• What immediately occurs to me is that Jung's alchemically minded critics betray themselves when they mistakenly use the phrase "mere psychological process."

    The "poo-pooing" alchemical critics of Carl G Jung betray themselves in that they reveal that they just don't "get it," and that they just don't "get" the depth of Jung and/or the depth and magnitude of his transformational theories of the psyche. For Jung, as a healer of the soul, there was no such thing as a "mere psychological process."
  • Then... many of the arguments put forth appear to start out with the incorrect assumption that Jung's "individuation process" is associated with the treatment of "mental illness."

    While many of Jung's theories are, without a doubt, of great benefit in the treatment of severe psychological disorders - Jung's psychology of the individuation process is a psychology of deep meaning, growth, and wholeness. It is only directed toward emotionally healthy people having established a strong and solid sense of ego identity and having a strong and solid grip on reality.

    The "individuation process" in Jung's journey toward wholeness is definitely not recommended for anyone who is "teetering on the edge." In fact, just the opposite is true. If you happen to be someone who is "teetering on the edge," then Jung would have been the first to say: "Kids, don't try this at home."

  • Finally... the other main argument often put forth is that the transformative alchemical process is only for those who are spiritually adept masters.

    If that's your "bone to pick" to with Jung, then my only suggestion is to climb down from your "spiritual elitist high horse." You, like the Athenian Icarus, are flying way too close to the Sun.

    Neither Plato, Jung, or (for that matter) myself have any time, sympathy, or patience for that sort of egotistical "holier than thou" spiritual inflation and malarkey.

And so that's (in an oversimplified nutshell) a little of what's up with Jung and alchemy...

Elsewhere on the internet:

Interview with Thomas Cavalli Depth Psychology Alliance founder Bonnie Bright interviews Jungian Psychologist, lecturer, and author Thom Cavalli (author of Alchemical Psychology and Embodying Osiris) They discuss Alchemy, Egypt, current global events and how Egypt is in the midst of playing out an archetypal confrontation (Approx 29 mins)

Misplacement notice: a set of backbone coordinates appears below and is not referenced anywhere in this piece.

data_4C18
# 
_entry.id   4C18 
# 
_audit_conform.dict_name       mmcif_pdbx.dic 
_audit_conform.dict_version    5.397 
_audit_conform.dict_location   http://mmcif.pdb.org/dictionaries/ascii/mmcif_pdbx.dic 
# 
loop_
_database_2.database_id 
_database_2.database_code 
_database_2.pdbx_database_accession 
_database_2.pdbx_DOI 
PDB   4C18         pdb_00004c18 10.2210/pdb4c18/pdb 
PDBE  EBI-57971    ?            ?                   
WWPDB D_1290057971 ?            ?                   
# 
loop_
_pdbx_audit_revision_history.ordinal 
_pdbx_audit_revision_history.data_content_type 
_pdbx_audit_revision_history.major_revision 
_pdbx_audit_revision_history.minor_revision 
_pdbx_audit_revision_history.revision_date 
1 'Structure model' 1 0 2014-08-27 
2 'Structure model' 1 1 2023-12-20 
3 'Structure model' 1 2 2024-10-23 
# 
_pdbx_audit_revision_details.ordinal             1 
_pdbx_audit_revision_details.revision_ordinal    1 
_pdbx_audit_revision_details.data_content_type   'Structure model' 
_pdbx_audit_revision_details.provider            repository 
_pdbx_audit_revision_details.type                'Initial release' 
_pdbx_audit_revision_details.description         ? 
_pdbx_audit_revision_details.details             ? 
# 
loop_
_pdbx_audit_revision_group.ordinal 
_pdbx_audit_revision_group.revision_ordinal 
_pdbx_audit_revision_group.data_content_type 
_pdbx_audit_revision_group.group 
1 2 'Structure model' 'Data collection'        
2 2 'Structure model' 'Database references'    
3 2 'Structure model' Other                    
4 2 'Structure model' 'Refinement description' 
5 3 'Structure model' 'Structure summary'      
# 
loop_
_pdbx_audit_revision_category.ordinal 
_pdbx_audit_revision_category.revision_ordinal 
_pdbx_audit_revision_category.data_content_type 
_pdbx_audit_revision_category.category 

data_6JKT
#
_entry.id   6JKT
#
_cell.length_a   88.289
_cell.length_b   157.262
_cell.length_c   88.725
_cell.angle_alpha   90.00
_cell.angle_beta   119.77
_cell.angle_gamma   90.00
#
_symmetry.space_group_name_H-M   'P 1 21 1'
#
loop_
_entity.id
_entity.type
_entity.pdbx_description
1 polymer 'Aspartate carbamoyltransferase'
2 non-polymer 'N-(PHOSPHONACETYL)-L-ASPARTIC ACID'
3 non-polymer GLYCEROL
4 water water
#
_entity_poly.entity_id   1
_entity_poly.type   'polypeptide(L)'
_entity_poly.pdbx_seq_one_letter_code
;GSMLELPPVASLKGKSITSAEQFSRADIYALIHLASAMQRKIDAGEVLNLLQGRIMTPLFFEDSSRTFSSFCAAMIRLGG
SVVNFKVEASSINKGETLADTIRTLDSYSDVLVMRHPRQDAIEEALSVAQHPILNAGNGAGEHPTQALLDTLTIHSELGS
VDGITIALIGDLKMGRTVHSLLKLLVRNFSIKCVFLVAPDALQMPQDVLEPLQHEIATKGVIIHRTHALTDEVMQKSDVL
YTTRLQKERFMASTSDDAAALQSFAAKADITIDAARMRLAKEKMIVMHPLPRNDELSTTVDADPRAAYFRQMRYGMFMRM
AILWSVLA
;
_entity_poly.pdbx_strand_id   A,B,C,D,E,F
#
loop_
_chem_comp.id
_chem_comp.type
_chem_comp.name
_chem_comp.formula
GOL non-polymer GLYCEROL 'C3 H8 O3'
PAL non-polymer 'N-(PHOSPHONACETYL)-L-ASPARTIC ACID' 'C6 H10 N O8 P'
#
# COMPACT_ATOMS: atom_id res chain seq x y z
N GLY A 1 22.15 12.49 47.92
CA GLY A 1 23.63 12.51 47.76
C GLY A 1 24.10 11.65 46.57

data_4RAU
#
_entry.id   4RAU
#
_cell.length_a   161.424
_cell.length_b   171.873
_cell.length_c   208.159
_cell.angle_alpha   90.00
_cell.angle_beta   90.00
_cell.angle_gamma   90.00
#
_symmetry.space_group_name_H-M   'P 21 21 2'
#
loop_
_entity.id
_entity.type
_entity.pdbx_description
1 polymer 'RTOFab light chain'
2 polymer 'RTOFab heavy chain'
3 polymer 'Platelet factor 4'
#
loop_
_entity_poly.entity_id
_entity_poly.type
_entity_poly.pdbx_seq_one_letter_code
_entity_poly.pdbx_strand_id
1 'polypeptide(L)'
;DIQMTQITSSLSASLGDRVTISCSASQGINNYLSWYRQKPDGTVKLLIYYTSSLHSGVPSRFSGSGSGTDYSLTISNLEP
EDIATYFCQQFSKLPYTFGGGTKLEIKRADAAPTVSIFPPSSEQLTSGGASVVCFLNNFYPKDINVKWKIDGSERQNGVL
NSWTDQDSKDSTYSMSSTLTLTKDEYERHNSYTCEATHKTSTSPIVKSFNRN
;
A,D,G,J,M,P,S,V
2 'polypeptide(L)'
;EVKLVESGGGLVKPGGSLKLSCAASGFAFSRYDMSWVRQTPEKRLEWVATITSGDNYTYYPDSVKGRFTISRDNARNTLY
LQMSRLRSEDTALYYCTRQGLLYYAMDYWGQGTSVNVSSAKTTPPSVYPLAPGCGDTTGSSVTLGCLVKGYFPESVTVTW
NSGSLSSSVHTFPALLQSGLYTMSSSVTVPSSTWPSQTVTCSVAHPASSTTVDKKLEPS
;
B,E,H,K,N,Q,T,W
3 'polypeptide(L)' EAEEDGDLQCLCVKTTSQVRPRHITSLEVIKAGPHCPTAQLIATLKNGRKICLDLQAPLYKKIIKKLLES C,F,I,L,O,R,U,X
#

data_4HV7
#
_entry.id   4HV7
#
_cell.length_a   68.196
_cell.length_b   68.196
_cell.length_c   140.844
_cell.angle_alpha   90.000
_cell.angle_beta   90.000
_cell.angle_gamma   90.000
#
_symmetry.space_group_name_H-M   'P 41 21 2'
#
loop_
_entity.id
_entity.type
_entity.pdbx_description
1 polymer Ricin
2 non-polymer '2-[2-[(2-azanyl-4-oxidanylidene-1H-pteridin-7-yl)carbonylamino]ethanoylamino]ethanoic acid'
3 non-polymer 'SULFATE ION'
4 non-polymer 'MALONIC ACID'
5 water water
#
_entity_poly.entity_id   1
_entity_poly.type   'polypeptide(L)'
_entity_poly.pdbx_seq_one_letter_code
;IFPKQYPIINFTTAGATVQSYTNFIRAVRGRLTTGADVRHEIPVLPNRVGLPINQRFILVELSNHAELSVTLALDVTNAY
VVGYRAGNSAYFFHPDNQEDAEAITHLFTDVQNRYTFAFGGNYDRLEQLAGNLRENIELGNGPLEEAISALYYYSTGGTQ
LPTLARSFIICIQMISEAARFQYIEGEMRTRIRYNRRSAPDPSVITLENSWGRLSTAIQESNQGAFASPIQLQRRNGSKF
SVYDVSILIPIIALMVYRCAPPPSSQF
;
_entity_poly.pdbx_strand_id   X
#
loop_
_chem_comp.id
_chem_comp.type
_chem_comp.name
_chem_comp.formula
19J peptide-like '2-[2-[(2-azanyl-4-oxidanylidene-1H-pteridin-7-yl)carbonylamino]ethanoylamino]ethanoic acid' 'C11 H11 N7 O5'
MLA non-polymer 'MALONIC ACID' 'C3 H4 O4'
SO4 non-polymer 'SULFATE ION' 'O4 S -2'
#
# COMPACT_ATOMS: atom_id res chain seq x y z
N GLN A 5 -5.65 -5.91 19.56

Suggested reading for alchemy and psychology:
(please, please, please... the following books are not recommended for the faint of heart)

The Mysterium Lectures
by Edward Edinger
This book is an indispensable guide for wading through Jung's "Mysterium Coniunctionis" which is listed further down below. It's, however, not (absolutely) necessary to have the "Mysterium Coniunctionis" in order to receive benefit from Edinger's book.
(Buy it now at Amazon.com)

Transformation of the Psyche: The Symbolic Alchemy of the Splendor Solis
by Joseph L. Henderson and Dyane N. Sherwood
Joseph L. Henderson... need I say more? Transformation of the Psyche is organized around 22 illuminated paintings from the early Renaissance alchemical manuscript the Splendor Solis, and is further illustrated by over 50 color figures. This book is the first scholarly study of the Splendor Solis paintings in their entirety, and of the mythological and historical allusions contained within the images. The book is a wee bit expensive, but it's evident the publishers spent some serious bucks in producing this book. I could of course be wrong, but believe the publishers (Brunner-Routledge) primarily produced this book out of love for the subject and will likely never break even on costs, let alone make a profit. Jungian folks interested in alchemy (and in particular interested in the Splendor Solis images) will definitely not be disappointed in the quality and content of this book.
(Buy it now at Amazon.com)

Anatomy of the Psyche - Alchemical Symbolism in Psychotherapy
by Edward Edinger
(Buy it now at Amazon.com)

Alchemy - An Introduction to the Symbolism and the Psychology
by Marie-Louise von Franz
(Buy it now at Amazon.com)

(The following books are even less recommended for the faint of heart)

Psychology and Alchemy
by Carl Jung
(Buy it now at Amazon.com)

Alchemical Studies
by Carl Jung
(Buy it now at Amazon.com

Mysterium Coniunctionis
by Carl Jung
This book is thought by many to the pinnacle of Jung's thought.
(Buy it now at Amazon.com)